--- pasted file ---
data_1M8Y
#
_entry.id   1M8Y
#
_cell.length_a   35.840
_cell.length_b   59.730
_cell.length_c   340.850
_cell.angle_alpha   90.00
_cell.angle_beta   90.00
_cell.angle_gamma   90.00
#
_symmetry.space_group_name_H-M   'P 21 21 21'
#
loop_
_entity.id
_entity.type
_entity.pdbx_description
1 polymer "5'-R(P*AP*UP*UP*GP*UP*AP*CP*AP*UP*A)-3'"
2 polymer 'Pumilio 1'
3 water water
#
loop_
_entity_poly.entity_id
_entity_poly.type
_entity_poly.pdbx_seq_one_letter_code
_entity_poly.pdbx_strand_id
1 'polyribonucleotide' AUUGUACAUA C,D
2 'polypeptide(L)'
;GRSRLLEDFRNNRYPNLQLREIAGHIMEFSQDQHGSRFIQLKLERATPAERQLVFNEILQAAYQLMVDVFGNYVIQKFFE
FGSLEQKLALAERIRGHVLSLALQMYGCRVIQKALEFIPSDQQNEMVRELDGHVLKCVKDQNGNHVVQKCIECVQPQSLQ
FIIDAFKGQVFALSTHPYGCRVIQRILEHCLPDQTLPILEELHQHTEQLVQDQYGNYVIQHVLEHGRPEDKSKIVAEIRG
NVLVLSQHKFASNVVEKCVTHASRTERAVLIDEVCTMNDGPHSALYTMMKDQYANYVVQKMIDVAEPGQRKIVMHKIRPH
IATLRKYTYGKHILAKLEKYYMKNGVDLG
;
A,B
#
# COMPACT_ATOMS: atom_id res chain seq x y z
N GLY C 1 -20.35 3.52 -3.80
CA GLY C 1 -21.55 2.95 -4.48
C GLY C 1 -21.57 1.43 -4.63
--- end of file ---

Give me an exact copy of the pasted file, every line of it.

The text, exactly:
data_1M8Y
#
_entry.id   1M8Y
#
_cell.length_a   35.840
_cell.length_b   59.730
_cell.length_c   340.850
_cell.angle_alpha   90.00
_cell.angle_beta   90.00
_cell.angle_gamma   90.00
#
_symmetry.space_group_name_H-M   'P 21 21 21'
#
loop_
_entity.id
_entity.type
_entity.pdbx_description
1 polymer "5'-R(P*AP*UP*UP*GP*UP*AP*CP*AP*UP*A)-3'"
2 polymer 'Pumilio 1'
3 water water
#
loop_
_entity_poly.entity_id
_entity_poly.type
_entity_poly.pdbx_seq_one_letter_code
_entity_poly.pdbx_strand_id
1 'polyribonucleotide' AUUGUACAUA C,D
2 'polypeptide(L)'
;GRSRLLEDFRNNRYPNLQLREIAGHIMEFSQDQHGSRFIQLKLERATPAERQLVFNEILQAAYQLMVDVFGNYVIQKFFE
FGSLEQKLALAERIRGHVLSLALQMYGCRVIQKALEFIPSDQQNEMVRELDGHVLKCVKDQNGNHVVQKCIECVQPQSLQ
FIIDAFKGQVFALSTHPYGCRVIQRILEHCLPDQTLPILEELHQHTEQLVQDQYGNYVIQHVLEHGRPEDKSKIVAEIRG
NVLVLSQHKFASNVVEKCVTHASRTERAVLIDEVCTMNDGPHSALYTMMKDQYANYVVQKMIDVAEPGQRKIVMHKIRPH
IATLRKYTYGKHILAKLEKYYMKNGVDLG
;
A,B
#
# COMPACT_ATOMS: atom_id res chain seq x y z
N GLY C 1 -20.35 3.52 -3.80
CA GLY C 1 -21.55 2.95 -4.48
C GLY C 1 -21.57 1.43 -4.63